Dirty air kills twice as many as previously thought: WHO

Air pollution is now the world’s largest single environmental health risk, prematurely killing some seven million people in 2012 alone, said the World Health Organization.

People die prematurely of pollution-linked strokes, ischaemic heart disease, cancer, respiratory infections and chronic obstructive pulmonary diseases (COPD), said WHO in estimates released in Geneva on March 25.

A woman cooks over an open fire in her kitchen in India. Smoke from such fires causes millions of deaths annually, said the World Health Organization. © WHO/TDR /Andy Crump 2001

The organization’s new estimates are double the numbers of people previously suspected killed by dirty air, both indoor and outdoor, and WHO announced a  program to better track information and advise and inform countries of health gains from reducing pollution.

The problem is global. In France this month an environmental agency, Ecologie Sans Frontiere, filed a criminal complaint of “endangering others” over the recent extreme smog in Paris. On Monday the European Union’s environmental agency announced that 11 EU countries exceed pollution limits. China, especially affected by thick smog, has begun using drones to inspect polluting factories, said the state-run news outlet China Daily.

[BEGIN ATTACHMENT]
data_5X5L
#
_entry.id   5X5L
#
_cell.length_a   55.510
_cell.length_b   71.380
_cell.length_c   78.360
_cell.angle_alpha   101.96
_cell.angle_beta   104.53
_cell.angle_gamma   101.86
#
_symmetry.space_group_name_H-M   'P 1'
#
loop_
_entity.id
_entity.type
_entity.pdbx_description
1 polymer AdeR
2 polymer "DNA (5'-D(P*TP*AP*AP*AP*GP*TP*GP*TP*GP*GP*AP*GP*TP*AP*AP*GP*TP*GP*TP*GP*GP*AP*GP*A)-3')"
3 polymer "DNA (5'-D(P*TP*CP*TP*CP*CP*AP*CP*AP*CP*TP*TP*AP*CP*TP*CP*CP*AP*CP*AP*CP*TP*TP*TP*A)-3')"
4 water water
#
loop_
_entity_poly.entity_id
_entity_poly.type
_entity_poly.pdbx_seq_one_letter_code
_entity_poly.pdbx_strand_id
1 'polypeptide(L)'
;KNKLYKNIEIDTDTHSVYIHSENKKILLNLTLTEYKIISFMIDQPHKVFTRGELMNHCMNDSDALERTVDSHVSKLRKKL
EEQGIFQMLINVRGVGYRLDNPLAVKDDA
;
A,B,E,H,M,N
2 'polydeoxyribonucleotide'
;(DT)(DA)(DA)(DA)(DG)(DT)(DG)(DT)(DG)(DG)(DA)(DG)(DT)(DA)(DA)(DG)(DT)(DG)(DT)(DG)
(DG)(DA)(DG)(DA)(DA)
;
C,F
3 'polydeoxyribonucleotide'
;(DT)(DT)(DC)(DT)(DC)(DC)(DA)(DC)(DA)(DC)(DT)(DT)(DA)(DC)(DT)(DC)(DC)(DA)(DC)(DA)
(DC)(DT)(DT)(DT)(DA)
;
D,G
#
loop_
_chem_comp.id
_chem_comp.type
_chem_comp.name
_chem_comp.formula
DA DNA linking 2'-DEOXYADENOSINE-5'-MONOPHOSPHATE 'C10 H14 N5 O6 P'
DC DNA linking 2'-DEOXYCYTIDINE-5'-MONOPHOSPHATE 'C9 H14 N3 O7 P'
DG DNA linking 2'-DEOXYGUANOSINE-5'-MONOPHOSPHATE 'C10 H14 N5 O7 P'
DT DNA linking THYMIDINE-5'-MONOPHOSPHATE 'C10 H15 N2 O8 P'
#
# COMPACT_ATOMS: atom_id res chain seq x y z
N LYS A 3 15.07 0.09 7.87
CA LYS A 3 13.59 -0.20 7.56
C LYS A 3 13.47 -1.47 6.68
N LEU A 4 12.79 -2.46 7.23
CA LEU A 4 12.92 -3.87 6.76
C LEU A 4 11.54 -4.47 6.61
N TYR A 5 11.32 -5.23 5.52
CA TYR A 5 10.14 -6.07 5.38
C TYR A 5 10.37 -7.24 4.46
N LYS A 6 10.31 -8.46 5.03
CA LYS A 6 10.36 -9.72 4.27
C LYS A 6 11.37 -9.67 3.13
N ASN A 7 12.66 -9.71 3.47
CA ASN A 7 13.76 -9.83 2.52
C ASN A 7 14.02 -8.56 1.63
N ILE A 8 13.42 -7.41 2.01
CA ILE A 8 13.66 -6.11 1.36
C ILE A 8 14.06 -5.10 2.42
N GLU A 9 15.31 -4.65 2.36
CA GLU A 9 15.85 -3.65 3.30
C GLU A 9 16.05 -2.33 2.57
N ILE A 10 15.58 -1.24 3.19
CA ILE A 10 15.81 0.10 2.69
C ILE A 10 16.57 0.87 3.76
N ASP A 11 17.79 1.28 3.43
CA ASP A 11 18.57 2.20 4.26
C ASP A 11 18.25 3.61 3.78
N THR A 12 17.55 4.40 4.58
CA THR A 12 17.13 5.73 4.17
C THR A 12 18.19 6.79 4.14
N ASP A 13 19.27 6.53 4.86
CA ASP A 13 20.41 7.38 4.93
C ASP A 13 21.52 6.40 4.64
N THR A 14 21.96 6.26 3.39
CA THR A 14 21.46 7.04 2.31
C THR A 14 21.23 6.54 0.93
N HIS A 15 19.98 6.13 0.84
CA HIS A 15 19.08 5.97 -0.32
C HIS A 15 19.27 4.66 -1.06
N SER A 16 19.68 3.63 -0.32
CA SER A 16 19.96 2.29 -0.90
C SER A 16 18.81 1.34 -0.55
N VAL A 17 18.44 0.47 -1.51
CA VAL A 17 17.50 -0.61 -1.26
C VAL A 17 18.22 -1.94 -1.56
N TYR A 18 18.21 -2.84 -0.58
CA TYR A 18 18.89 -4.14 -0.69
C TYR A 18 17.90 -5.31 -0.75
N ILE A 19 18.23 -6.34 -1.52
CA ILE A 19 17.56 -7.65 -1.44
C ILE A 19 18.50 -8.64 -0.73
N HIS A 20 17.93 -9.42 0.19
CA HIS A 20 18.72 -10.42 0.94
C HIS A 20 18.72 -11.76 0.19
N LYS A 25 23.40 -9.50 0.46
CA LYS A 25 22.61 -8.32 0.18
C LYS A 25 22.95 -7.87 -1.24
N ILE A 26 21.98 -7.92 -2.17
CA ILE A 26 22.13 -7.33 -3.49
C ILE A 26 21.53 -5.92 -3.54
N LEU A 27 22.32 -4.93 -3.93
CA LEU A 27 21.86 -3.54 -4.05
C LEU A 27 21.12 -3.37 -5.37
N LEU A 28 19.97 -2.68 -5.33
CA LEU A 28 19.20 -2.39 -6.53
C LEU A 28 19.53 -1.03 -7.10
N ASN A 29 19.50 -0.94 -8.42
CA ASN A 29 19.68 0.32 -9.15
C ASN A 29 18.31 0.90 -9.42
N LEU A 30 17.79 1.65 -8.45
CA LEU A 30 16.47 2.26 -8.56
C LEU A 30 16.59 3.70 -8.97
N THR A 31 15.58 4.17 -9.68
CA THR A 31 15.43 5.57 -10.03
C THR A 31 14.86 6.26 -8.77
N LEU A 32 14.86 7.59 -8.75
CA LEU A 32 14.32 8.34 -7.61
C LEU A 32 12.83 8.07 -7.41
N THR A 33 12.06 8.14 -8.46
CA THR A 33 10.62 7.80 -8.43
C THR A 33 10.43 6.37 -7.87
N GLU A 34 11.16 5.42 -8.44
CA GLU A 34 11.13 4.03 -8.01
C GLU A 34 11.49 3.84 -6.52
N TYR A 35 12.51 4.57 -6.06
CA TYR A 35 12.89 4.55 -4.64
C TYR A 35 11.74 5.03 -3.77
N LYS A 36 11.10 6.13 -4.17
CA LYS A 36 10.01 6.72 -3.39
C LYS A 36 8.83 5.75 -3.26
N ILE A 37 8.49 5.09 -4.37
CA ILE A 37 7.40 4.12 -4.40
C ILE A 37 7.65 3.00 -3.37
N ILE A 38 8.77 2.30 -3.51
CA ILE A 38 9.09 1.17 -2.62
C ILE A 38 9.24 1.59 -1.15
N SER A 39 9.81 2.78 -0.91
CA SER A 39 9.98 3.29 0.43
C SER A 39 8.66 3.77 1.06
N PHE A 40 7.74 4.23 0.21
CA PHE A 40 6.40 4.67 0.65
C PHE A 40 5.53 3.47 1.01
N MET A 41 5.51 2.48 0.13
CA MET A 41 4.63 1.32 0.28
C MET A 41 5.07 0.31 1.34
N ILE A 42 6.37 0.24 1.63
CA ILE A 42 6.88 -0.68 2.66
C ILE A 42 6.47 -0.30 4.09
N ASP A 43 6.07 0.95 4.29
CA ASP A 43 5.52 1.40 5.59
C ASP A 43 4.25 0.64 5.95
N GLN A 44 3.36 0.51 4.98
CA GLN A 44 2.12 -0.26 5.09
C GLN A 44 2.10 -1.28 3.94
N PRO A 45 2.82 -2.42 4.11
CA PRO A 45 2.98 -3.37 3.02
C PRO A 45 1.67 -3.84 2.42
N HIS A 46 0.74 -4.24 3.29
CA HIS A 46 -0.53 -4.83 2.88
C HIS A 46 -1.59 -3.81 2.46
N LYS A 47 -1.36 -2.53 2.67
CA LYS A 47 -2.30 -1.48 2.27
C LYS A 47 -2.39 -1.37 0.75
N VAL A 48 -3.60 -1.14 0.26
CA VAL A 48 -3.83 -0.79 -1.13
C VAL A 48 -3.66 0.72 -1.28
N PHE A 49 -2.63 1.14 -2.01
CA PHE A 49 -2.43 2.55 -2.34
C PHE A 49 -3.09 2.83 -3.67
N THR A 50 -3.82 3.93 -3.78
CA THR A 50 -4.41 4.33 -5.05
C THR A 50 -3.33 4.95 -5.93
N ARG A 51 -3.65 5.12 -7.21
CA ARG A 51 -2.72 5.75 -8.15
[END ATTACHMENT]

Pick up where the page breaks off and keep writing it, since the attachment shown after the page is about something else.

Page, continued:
WHO said the countries most affected by air pollution are in South-East Asia and the Western Pacific Regions where, said WHO’s Dr. Flavia Bustreo in a statement, “Poor women and children pay a heavy price from indoor air pollution since they spend more time at home breathing in smoke and soot from leaky coal and wood cook stoves.”

The causes of indoor pollution are mostly cooking over coal, wood and biomass (dung) stoves — and they especially affect women and children, said WHO. In a WHO feature accompanying the report it quoted Dr Kirk Smith of the University of California at Berkeley, an expert in pollution from biomass stoves: “Having an open fire in your kitchen is like burning 400 cigarettes an hour.”

Outdoors, WHO laid the blame for pollution on transport, energy, waste management and industry.

“The risks from air pollution are now far greater than previously thought or understood, particularly for heart disease and strokes,” said Dr Maria Neira, Director of WHO’s Department for Public Health, Environmental and Social Determinants of Health, in the WHO statement. “Few risks have a greater impact on global health today than air pollution; the evidence signals the need for concerted action to clean up the air we all breathe.”

The WHO report said ischaemic heart disease and stroke kill the greatest numbers of people, with COPD a close third.

Copyright Deborah Jones 2014

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